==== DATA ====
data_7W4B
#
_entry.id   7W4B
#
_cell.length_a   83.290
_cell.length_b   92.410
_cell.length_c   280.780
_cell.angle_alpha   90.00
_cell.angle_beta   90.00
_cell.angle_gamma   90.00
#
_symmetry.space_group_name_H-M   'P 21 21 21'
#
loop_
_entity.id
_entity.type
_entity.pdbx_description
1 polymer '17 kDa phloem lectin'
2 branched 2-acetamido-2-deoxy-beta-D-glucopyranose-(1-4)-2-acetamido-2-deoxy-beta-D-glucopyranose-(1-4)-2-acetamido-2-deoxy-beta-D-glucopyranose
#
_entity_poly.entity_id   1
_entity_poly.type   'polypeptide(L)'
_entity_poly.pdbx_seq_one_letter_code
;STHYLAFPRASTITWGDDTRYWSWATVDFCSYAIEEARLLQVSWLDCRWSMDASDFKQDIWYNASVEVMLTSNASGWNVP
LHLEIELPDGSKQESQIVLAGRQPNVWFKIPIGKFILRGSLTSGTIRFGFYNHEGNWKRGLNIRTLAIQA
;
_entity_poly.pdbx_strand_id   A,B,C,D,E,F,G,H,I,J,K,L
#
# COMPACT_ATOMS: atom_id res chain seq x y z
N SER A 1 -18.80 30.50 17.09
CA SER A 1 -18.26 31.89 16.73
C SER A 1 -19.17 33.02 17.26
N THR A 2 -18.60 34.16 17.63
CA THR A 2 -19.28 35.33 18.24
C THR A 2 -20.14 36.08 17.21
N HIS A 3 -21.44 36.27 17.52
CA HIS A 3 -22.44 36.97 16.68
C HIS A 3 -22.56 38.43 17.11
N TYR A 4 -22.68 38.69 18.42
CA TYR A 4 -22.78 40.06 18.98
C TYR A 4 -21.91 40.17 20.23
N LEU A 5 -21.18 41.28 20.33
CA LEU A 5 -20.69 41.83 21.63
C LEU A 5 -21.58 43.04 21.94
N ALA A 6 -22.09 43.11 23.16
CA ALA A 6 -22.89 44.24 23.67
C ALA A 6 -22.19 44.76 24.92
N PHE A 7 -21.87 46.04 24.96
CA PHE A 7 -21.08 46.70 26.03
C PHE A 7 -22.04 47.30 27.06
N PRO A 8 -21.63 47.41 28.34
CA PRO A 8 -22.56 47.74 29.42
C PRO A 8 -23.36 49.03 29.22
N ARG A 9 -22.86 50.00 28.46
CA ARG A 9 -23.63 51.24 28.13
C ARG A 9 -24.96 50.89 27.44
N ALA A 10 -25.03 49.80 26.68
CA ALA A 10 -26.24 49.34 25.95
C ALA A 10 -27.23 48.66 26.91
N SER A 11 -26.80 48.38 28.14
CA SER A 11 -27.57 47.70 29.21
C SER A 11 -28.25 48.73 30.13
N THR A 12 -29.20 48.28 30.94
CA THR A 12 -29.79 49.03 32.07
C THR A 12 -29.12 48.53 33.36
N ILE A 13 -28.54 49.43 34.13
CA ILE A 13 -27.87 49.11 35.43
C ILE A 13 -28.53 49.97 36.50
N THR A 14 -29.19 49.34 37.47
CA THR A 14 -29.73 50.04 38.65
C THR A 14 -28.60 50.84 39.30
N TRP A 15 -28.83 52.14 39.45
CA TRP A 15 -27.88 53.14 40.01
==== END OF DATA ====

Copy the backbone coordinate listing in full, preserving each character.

data_7W4B
#
_entry.id   7W4B
#
_cell.length_a   83.290
_cell.length_b   92.410
_cell.length_c   280.780
_cell.angle_alpha   90.00
_cell.angle_beta   90.00
_cell.angle_gamma   90.00
#
_symmetry.space_group_name_H-M   'P 21 21 21'
#
loop_
_entity.id
_entity.type
_entity.pdbx_description
1 polymer '17 kDa phloem lectin'
2 branched 2-acetamido-2-deoxy-beta-D-glucopyranose-(1-4)-2-acetamido-2-deoxy-beta-D-glucopyranose-(1-4)-2-acetamido-2-deoxy-beta-D-glucopyranose
#
_entity_poly.entity_id   1
_entity_poly.type   'polypeptide(L)'
_entity_poly.pdbx_seq_one_letter_code
;STHYLAFPRASTITWGDDTRYWSWATVDFCSYAIEEARLLQVSWLDCRWSMDASDFKQDIWYNASVEVMLTSNASGWNVP
LHLEIELPDGSKQESQIVLAGRQPNVWFKIPIGKFILRGSLTSGTIRFGFYNHEGNWKRGLNIRTLAIQA
;
_entity_poly.pdbx_strand_id   A,B,C,D,E,F,G,H,I,J,K,L
#
# COMPACT_ATOMS: atom_id res chain seq x y z
N SER A 1 -18.80 30.50 17.09
CA SER A 1 -18.26 31.89 16.73
C SER A 1 -19.17 33.02 17.26
N THR A 2 -18.60 34.16 17.63
CA THR A 2 -19.28 35.33 18.24
C THR A 2 -20.14 36.08 17.21
N HIS A 3 -21.44 36.27 17.52
CA HIS A 3 -22.44 36.97 16.68
C HIS A 3 -22.56 38.43 17.11
N TYR A 4 -22.68 38.69 18.42
CA TYR A 4 -22.78 40.06 18.98
C TYR A 4 -21.91 40.17 20.23
N LEU A 5 -21.18 41.28 20.33
CA LEU A 5 -20.69 41.83 21.63
C LEU A 5 -21.58 43.04 21.94
N ALA A 6 -22.09 43.11 23.16
CA ALA A 6 -22.89 44.24 23.67
C ALA A 6 -22.19 44.76 24.92
N PHE A 7 -21.87 46.04 24.96
CA PHE A 7 -21.08 46.70 26.03
C PHE A 7 -22.04 47.30 27.06
N PRO A 8 -21.63 47.41 28.34
CA PRO A 8 -22.56 47.74 29.42
C PRO A 8 -23.36 49.03 29.22
N ARG A 9 -22.86 50.00 28.46
CA ARG A 9 -23.63 51.24 28.13
C ARG A 9 -24.96 50.89 27.44
N ALA A 10 -25.03 49.80 26.68
CA ALA A 10 -26.24 49.34 25.95
C ALA A 10 -27.23 48.66 26.91
N SER A 11 -26.80 48.38 28.14
CA SER A 11 -27.57 47.70 29.21
C SER A 11 -28.25 48.73 30.13
N THR A 12 -29.20 48.28 30.94
CA THR A 12 -29.79 49.03 32.07
C THR A 12 -29.12 48.53 33.36
N ILE A 13 -28.54 49.43 34.13
CA ILE A 13 -27.87 49.11 35.43
C ILE A 13 -28.53 49.97 36.50
N THR A 14 -29.19 49.34 37.47
CA THR A 14 -29.73 50.04 38.65
C THR A 14 -28.60 50.84 39.30
N TRP A 15 -28.83 52.14 39.45
CA TRP A 15 -27.88 53.14 40.01